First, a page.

Carr’s letter also encouraged students and families to contact their schools to speak with a counselor or to call the 24-hour Anne Arundel County Crisis line at 410-768-5522.

“I encourage you to talk openly with your child about this sad event, and to help them understand that it’s OK not to have answers to every question,” Carr said in the letter. “Children learn how to deal with grief by watching adults deal with grief. Please do not be afraid to express your emotions in front of your children.”

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Injured victims were young

Police said 17 females and 11 males were injured in the incident Sunday. The victims ranged in age from early teens to 30s.

Female victims injured in the incident included:

  • one 13-year-old
  • one 14-year-old
  • two 15-year-olds
  • three 16-year-olds
  • two 17-year-olds
  • two 18-year-olds
  • three 19-year-olds
  • one 20-year-old
  • one 23-year-old
  • one 32-year-old

Male victims who were injured also ranged in age from early teens to 30s. They include:

  • one 13-year-old
  • one 15-year-old
  • two 16-year-olds
  • two 17-year-olds
  • three 18-year-olds
  • one 22-year-old
  • one 31-year-old

Nine people remained hospitalized, Baltimore Police Acting Commissioner Richard Worley said Sunday.

MedStar Harbor Hospital initially received 19 patients who were injured in the shooting — a record for the Cherry Hill hospital, representatives said Monday. Prior to this week, MedStar Harbor officials estimate the highest number of patients to walk in or arrive by ambulance within an hour was around 15.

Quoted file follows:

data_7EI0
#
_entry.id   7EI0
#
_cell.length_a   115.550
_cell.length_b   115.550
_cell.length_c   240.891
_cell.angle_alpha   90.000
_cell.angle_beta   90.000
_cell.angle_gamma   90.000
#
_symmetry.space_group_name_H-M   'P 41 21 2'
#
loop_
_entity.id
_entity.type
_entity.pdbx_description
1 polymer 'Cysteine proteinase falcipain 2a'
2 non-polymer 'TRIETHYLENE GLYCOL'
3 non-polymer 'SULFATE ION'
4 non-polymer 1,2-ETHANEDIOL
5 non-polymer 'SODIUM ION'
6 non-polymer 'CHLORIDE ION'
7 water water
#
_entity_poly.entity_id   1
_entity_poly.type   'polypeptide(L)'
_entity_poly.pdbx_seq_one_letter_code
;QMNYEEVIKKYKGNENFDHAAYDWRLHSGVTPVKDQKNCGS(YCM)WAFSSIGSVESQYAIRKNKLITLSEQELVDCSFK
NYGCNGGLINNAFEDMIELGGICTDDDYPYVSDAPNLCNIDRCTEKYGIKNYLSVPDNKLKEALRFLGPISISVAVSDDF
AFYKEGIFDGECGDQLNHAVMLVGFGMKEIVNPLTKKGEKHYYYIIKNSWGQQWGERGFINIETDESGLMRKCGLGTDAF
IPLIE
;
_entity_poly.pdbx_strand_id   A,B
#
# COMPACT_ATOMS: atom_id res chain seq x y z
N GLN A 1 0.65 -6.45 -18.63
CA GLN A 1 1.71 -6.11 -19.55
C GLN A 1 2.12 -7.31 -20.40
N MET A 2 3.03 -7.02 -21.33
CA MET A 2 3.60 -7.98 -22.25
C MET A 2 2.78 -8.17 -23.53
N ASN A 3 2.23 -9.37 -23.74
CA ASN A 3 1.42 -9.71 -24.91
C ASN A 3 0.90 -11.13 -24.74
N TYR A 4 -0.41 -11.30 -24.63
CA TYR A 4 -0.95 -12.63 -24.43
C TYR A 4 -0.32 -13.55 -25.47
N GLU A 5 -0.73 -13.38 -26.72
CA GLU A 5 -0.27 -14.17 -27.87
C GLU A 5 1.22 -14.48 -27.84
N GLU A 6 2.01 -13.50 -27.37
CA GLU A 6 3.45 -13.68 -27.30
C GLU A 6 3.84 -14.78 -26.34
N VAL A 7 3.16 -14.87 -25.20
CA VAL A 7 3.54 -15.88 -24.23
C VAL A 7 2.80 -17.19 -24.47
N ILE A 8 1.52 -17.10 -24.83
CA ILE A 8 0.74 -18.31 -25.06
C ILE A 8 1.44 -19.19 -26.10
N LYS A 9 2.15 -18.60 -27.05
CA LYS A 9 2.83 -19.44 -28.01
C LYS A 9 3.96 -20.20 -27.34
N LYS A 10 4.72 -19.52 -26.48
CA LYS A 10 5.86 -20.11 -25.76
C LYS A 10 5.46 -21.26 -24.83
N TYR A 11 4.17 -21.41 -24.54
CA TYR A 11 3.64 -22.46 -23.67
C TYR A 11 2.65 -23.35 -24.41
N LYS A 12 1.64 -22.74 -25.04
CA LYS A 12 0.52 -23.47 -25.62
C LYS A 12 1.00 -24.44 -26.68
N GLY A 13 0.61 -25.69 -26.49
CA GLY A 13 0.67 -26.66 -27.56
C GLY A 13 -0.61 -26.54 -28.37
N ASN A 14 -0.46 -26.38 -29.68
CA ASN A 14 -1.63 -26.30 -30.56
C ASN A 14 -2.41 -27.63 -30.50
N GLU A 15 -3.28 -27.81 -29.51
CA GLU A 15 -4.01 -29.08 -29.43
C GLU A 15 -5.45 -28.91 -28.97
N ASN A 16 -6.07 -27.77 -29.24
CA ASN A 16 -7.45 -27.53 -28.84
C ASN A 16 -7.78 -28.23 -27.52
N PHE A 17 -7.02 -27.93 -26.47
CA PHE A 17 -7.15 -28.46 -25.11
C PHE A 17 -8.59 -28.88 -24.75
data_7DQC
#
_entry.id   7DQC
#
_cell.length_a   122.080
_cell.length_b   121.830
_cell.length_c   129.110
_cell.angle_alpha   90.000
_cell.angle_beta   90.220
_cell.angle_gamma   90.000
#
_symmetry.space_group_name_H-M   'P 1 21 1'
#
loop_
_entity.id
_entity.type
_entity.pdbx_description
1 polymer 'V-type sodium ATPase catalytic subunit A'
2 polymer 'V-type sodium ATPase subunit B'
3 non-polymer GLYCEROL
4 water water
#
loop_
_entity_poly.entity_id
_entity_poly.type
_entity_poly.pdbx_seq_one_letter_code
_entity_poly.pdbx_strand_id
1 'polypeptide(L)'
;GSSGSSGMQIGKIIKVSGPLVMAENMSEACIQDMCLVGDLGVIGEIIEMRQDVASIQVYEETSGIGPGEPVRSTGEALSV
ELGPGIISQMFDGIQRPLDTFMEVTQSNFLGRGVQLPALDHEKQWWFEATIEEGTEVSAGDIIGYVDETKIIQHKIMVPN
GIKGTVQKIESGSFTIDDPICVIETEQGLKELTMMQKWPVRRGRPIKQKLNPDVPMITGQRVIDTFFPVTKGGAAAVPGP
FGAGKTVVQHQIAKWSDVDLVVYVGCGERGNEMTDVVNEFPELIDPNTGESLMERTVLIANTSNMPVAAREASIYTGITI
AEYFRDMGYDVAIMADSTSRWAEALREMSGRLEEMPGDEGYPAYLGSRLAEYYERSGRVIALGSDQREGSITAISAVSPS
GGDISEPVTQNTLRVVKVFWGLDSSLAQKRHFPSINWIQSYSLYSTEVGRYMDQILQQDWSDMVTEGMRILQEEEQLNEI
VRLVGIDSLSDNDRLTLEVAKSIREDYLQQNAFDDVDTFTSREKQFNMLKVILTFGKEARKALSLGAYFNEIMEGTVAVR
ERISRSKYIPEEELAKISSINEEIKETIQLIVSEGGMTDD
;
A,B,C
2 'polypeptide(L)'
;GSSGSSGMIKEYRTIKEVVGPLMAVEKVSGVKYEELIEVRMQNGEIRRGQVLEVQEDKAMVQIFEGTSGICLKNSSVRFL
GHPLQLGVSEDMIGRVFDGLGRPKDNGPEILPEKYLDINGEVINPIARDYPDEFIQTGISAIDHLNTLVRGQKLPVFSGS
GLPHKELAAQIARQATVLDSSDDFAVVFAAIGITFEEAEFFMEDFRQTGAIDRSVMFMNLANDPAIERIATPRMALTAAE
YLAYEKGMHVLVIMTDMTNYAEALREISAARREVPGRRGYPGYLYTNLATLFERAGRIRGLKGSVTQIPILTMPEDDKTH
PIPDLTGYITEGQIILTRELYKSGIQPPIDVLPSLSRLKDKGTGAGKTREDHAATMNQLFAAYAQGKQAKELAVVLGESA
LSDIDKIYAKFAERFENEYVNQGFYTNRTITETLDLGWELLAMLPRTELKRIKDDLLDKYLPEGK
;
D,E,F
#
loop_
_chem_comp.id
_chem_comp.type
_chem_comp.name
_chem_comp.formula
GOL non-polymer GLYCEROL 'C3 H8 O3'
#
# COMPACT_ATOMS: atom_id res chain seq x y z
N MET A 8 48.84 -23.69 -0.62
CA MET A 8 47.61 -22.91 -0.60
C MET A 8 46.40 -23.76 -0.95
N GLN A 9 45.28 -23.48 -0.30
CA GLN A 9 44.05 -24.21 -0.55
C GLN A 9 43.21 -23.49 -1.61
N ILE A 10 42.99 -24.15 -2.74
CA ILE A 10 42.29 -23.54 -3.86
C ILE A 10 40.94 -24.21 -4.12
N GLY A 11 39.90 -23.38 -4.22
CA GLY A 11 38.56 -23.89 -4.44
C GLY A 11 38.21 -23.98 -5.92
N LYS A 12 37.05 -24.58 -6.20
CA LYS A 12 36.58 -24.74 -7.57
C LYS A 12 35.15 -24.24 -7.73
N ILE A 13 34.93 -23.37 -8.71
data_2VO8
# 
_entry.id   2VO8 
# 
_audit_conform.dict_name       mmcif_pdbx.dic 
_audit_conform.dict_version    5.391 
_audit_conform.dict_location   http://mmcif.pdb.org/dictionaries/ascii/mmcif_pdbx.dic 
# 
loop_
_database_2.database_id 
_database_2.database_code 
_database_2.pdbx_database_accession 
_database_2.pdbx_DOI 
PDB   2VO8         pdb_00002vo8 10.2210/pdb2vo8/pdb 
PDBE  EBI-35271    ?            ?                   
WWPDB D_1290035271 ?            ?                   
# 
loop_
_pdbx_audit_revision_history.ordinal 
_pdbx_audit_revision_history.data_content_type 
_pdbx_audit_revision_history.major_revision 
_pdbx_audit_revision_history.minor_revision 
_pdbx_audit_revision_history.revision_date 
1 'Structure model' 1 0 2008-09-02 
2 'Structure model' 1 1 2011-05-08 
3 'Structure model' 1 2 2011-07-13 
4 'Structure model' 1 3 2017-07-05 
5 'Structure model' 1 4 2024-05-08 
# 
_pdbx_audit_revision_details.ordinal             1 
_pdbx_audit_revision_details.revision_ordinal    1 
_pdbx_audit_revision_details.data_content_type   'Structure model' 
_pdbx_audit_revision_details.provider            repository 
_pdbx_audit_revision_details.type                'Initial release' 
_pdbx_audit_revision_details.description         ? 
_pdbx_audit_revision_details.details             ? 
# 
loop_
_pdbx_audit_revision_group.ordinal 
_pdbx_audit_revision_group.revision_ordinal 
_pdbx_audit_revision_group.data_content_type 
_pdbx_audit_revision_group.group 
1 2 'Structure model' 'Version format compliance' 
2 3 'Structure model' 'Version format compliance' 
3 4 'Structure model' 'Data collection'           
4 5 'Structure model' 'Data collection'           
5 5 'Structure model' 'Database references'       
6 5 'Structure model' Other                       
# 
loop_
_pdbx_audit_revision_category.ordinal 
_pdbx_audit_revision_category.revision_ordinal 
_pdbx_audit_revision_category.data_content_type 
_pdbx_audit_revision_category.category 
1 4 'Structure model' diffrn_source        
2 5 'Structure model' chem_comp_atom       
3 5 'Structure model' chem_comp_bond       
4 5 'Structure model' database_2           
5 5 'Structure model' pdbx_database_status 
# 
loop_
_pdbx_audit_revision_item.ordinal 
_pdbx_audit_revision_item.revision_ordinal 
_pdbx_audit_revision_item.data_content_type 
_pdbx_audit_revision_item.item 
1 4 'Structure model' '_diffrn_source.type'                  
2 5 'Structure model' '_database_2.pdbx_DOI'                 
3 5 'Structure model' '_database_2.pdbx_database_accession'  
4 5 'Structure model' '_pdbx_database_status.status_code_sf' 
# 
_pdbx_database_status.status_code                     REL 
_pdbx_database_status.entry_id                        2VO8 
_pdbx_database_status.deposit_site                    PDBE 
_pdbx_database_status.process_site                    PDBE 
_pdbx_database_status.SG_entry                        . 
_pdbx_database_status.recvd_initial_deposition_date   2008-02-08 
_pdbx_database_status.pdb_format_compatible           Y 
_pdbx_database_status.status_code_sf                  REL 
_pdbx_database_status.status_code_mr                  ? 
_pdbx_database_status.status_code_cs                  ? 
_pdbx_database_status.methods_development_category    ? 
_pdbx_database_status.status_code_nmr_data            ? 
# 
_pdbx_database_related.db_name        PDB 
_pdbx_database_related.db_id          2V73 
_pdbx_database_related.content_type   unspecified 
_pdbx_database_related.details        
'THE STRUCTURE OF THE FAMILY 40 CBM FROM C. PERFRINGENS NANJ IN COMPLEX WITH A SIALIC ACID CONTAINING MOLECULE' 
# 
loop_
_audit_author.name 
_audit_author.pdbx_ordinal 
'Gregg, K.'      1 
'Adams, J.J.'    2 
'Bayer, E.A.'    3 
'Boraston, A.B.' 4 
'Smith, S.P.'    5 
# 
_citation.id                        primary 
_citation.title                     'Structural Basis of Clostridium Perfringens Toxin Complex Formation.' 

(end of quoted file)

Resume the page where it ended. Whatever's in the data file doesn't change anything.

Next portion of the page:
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MedStar officials say nine patients have since been discharged. MedStar Union Memorial also received two patients, both of whom have been discharged.

The other 10 patients were transferred later to Johns Hopkins Hospital and University of Maryland Medical Center, which includes Shock Trauma.

Johns Hopkins Hospital received two patients, one of whom was treated and released. The other victim was in good condition Monday afternoon, officials said.

University of Maryland Medical Center is caring for six patients, four of whom are listed in critical condition, a hospital representative said Monday afternoon.

Young victims part of recent trend

A Banner analysis of Baltimore Police crime data found this is the most people shot in one incident since at least 2015, the earliest year in which the database has reliable data.

Until Sunday, the most shot in a single incident in Baltimore since 2015 was eight people in a 2016 Johnston Square incident. No one died in that shooting. The most people killed in one incident is three. That has happened five times since 2015, including an April shooting in the North Harford Road neighborhood when four people were shot.

Last month, the city was on track to reverse its homicide rate for the first time since 2018, though the lessening violence is not being felt evenly across the city. However, the attack in Brooklyn adds to an already record number of shootings involving high school-age teens this year.

The number of children being shot in Baltimore has been on the rise since 2022, a year that ended with 84 shooting victims under the age of 18.

Police have since rolled out a curfew on weekends and holidays for the city’s young people in an effort to keep them safe after dark. Critics of the policy say it further limits public spaces where young people to spend time unsupervised particularly during the summer months when school is not in session.

Baltimore Banner staff contributed to this article.

lillian.reed@thebaltimorebanner.com